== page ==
Timing is key as companies weigh whether to make strategic investments now or wait for clear signs of recovery. Scenario analysis can expose the risks of moving too quickly or slowly.
It may be a nice problem to have, but even companies with healthy finances face a quandary: should they pursue acquisitions and invest in new projects now or wait for clear signs of a lasting recovery? On the one hand, the growing range of attractive—even once-in-a-lifetime—acquisitions and other investment opportunities not only seems hard to pass up but also includes some that weren’t possible just a few years ago. Back then, buyers faced competition from private-equity firms flush with cash, governments applied antitrust regulations more strictly, and owners were less willing to sell. What’s more, investments in capital projects, R&D, talent, or marketing are now tantalizingly cheaper than they have been, on average, over the economic cycle. On the other hand, many indicators suggest that the economy has yet to hit bottom. Companies that move too soon risk catching the proverbial falling knife, in the form of share prices that continue to plummet, or spending the cash they’ll need to weather a long downturn.
Timing such moves is bound to be difficult. How quickly the world economy returns to normal—and indeed, what “normal” is going to be—will depend on hard-to-predict factors such as the fluctuations of consumer and business confidence, the actions of governments, and the volatility of global capital markets. Identifying market troughs will be particularly hard because stock indexes can rally and decline several times before the general direction becomes clear. In previous recessions, as many as six rallies were followed by market declines before the eventual troughs were reached.1 During the current downturn, market indexes fluctuated by an average of 20 percent each month from November 2008 to March 2009.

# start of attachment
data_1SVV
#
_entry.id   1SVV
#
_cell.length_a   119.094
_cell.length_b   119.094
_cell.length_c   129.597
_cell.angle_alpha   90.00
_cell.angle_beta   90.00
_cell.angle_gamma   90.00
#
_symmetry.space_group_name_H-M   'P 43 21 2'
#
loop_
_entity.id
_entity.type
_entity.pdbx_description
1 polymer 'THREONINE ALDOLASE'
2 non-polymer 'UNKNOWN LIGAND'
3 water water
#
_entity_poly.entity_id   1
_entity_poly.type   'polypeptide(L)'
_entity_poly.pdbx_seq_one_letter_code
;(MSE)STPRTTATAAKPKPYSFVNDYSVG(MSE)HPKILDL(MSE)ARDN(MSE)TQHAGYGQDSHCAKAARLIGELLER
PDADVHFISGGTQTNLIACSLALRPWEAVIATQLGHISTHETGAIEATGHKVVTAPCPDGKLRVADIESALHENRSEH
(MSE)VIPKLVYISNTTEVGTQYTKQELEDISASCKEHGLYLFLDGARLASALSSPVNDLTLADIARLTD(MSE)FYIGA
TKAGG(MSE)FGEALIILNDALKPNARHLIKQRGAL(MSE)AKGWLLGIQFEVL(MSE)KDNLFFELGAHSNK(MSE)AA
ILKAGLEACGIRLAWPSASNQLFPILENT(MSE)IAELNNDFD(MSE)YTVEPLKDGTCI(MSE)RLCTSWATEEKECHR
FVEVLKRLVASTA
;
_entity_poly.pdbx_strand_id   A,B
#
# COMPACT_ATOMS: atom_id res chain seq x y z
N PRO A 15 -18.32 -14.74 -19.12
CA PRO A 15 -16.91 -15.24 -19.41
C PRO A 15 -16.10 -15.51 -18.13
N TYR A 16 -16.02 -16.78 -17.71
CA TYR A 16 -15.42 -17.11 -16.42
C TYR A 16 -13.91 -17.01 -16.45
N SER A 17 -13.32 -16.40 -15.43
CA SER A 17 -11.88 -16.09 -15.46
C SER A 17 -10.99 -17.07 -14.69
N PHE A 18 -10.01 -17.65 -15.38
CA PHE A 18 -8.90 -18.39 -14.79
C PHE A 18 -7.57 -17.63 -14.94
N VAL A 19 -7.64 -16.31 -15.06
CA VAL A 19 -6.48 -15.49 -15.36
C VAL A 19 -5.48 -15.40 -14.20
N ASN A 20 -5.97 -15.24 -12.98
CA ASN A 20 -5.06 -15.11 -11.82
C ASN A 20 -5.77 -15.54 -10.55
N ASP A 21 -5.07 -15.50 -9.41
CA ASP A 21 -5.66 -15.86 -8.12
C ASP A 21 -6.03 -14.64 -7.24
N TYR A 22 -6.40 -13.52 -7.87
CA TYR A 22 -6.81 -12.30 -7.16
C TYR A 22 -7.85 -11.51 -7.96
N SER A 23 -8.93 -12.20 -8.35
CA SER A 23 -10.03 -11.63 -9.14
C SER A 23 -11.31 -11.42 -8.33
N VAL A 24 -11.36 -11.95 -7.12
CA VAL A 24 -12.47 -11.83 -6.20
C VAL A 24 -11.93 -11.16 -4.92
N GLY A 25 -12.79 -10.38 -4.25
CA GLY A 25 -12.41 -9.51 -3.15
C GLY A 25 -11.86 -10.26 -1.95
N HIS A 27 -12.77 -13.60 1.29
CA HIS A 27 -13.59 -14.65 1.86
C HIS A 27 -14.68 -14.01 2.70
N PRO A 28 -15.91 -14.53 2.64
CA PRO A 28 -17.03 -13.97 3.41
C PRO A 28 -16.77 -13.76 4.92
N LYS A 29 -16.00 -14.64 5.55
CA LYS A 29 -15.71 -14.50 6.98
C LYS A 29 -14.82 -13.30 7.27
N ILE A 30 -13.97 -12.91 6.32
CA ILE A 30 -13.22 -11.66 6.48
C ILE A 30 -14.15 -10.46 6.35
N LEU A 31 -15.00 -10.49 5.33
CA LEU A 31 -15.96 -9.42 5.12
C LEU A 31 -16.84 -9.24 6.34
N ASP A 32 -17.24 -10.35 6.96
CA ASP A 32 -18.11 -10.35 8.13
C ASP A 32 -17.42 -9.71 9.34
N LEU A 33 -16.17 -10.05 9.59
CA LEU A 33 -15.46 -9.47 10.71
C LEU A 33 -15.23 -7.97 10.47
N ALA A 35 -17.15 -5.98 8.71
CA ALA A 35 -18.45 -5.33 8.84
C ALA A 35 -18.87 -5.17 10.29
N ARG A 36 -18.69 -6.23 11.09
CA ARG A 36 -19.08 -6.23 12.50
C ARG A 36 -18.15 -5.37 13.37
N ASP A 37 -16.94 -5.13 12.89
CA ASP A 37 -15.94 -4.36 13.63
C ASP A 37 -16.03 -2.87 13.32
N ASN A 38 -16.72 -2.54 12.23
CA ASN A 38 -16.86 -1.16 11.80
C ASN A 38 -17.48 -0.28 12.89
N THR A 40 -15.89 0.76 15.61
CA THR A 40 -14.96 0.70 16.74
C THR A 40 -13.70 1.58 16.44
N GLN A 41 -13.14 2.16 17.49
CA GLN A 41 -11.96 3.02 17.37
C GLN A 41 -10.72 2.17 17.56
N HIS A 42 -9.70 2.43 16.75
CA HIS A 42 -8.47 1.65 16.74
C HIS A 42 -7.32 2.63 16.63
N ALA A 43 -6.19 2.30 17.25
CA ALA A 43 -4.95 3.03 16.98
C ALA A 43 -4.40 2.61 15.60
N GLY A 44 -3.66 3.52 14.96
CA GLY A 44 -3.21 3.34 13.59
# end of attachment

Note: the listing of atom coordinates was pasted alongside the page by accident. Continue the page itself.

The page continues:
Given the uncertainty, executives may easily give up in frustration, hunker down, and await irrefutable evidence that the economy is turning around. But this approach could be a recklessly cautious one. Instead, executives must make educated decisions now by weighing the risks of waiting or of moving too early. And while better timing of acquisitions, and therefore the prices paid for them, can make a big difference in their ability to create value, the best way to minimize risk is to ensure that investments have a strong strategic rationale.
Executives considering whether to jump back into M&A or to make other strategic investments now must understand what lies behind earnings and valuations. To illustrate the risks, we conducted an analysis of a hypothetical acquisition. Real US market and economic data allowed us to build a range of scenarios embodying different assumptions about future US economic performance.2 We found that even scenarios assuming conservative levels of market performance (as indicated by the experience of past recessions) suggest that many industries may be reaching the point when acting sooner would be as appropriate as—if not better than—acting later. Managers who wait may be failing to maximize the creation of value.
The primary drivers of capital markets are levels of long-term profits and growth, so we define our scenarios in those terms. Long-term profits are tightly linked to the economy’s overall performance: over the past 40 years, they have fluctuated around a stable 5 percent of GDP3 (Exhibit 1). It’s therefore reasonable to assume that a return to normal for corporate profits would mean a return to their long-term level relative to GDP and that long-term growth in corporate earnings will also be in line with long-term GDP. For our scenarios, we assume that US corporate profits will revert to some 5 percent of US GDP, although that estimate could be a conservative one if the trend to higher profits in the years leading up to the crisis resulted from a structural change in the economy. One can tailor this analysis to the circumstances of individual industries by developing a more detailed understanding of the linkages among GDP, revenue, and earnings.